Wednesday, June 27, 2018

The Art of Collecting at the Mall Galleries

'The Art of Collecting' at the Mall Galleries
The Art of Collecting opens at the Mall Galleries tomorrow (until 6th July). It comprises displays of selected works from four different and important private art collections in the UK - plus it has a room devoted to paintings by important women artists in those four collections.

The Fleming Collection 

This year the Fleming Collection is celebrating 50 years of collecting Scottish art from the seventeenth century to the present day; including many of the greatest names in Scottish art. The collection is now owned by the Fleming-Wyfold Art Foundation which pursues a "museum without walls" strategy
  • to initiate exhibitions of Scottish art outside Scotland
  • to promote and understanding and awareness of Scottish art through various activities
Part of the Fleming Collection on display - including a painting by Joan Eardley

The Jerwood Collection 

The Jerwood Collection is currently celebrating 25 years since the purchase of its first work. It promotes the public display of this private collection of British Art from the 20th and 21st centuries through a number of initiatives including exhibitions

The Ingram Collection 

The Ingram Collection is the youngest Collection. It was begun in 2002 by Chris Ingram, a serial entrepreneur and philanthropist.  The Collection has over 600 works of Modern British Art and aims to provide opportunities to be inspired by art. It's generally recognised as the biggest privately owned publicly accessible collection of Modern British Art in the country.

part of the Ingram Collection of Modern British Art on display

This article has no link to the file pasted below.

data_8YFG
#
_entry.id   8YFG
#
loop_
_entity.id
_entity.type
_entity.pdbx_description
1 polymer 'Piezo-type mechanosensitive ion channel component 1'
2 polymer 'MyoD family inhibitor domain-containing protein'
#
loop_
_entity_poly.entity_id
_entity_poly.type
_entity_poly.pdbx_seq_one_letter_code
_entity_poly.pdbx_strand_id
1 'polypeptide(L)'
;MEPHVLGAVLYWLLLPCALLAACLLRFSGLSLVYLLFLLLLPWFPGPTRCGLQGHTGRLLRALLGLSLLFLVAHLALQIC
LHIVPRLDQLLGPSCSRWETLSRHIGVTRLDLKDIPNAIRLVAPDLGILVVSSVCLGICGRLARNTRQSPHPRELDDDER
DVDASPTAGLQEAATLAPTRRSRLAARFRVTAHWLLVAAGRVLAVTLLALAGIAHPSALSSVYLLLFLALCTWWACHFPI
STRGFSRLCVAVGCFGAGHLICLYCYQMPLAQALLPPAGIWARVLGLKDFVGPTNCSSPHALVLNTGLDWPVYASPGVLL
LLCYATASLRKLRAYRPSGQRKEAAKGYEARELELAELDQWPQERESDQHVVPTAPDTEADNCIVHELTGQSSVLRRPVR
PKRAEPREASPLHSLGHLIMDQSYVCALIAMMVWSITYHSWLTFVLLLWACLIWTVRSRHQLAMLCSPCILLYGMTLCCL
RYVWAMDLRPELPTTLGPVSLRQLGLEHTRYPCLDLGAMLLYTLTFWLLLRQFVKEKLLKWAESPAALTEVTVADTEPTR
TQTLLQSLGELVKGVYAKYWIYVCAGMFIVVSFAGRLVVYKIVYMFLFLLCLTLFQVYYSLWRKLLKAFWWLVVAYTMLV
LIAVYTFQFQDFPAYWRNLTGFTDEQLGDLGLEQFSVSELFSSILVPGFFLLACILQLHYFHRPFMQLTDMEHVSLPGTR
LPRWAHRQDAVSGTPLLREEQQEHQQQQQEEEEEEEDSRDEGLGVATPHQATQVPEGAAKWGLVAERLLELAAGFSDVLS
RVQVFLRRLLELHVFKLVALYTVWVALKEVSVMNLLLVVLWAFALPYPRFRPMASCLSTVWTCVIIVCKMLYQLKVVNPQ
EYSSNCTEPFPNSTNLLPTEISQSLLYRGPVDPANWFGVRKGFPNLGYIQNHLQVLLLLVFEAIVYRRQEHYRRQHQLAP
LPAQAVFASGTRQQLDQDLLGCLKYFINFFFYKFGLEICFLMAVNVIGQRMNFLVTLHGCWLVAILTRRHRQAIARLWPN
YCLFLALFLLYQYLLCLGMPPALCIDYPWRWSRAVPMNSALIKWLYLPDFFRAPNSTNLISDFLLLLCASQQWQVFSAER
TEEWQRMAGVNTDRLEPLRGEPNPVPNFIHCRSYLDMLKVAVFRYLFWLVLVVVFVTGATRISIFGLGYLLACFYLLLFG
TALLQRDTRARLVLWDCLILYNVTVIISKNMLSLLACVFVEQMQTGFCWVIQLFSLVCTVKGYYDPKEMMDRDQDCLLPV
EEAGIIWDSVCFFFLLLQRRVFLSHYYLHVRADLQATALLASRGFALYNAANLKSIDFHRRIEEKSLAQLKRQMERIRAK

(left) paintings by Wilhelmina Barns-Graham
(right) Ingram Collection - including paintings by Maggie Hambling and Cedric Morris

The Wilhelmina Barns-Graham Trust 

This is a trust related to just one artist, who was a leading member of the St Ives Group, and was established in 1987. The Trust was set up to maintain her legacy and promote her achievements after her death.

On Friday 29th June, there is also an event An Introduction to Artist Legacy Planning
Art lawyers, tax lawyers, artist estate representatives and others discussing everything from artist resale rights, copyright, collection inventories, will making to different models of artist trusts and foundations

Importantly, the exhibition also forms part of the Mayfair Art Weekend (29 June – 1 July 2018) which embraces all the major independent art galleries and institutions in the Mayfair area which has a Facebook Page, Instagram account and Twitter account

I attended a preview last night and took a few photographs. It was fascinating to see some of the galleries used in different ways and containing the type of artwork not normally seen in the galleries. It's also an opportunity to see amazing paintings by some artists who are not often seen in London.

Big paintings in the North Galleries looked extremely good
- part of the Jerwood Collection of paintings by past prizewinners

Women Artists in the Threadneedle Space

This part of the exhibition contains paintings by women from all four collections - including Rose Wylie, Aleah Chapin, Alison Watt, Chantal Joffe and Anne Redpath plus smaller paintings by Wilhelmina Barns-Graham.

It was great to see a painting by Aleah Chapin again (see my interview with Aleah Chapin). You can see an interview between Chris ingram and Aleah Chapin after her first exhibition at the Flowers Gallery in London below.

(Left) The Tempest by Aleah Chapin - painted the year after she won the BP Portrait Award 2012
(right) a work by Rose Wylie

I also adore paintings by Alison Watt and was pleased to be introduced to the paintings of Anne Redpath.

(left) Window in Menton by Anne Redpath RSA ARA (right) The Bathers by Alison Watt OBE FRSE RSA 

The collector interviews the artist

The exhibition is in all three galleries of the Mall Galleries until 6 July 2018. Admission is free.  The bookshop has a number of relevant publications related to both collections and the artists in them.

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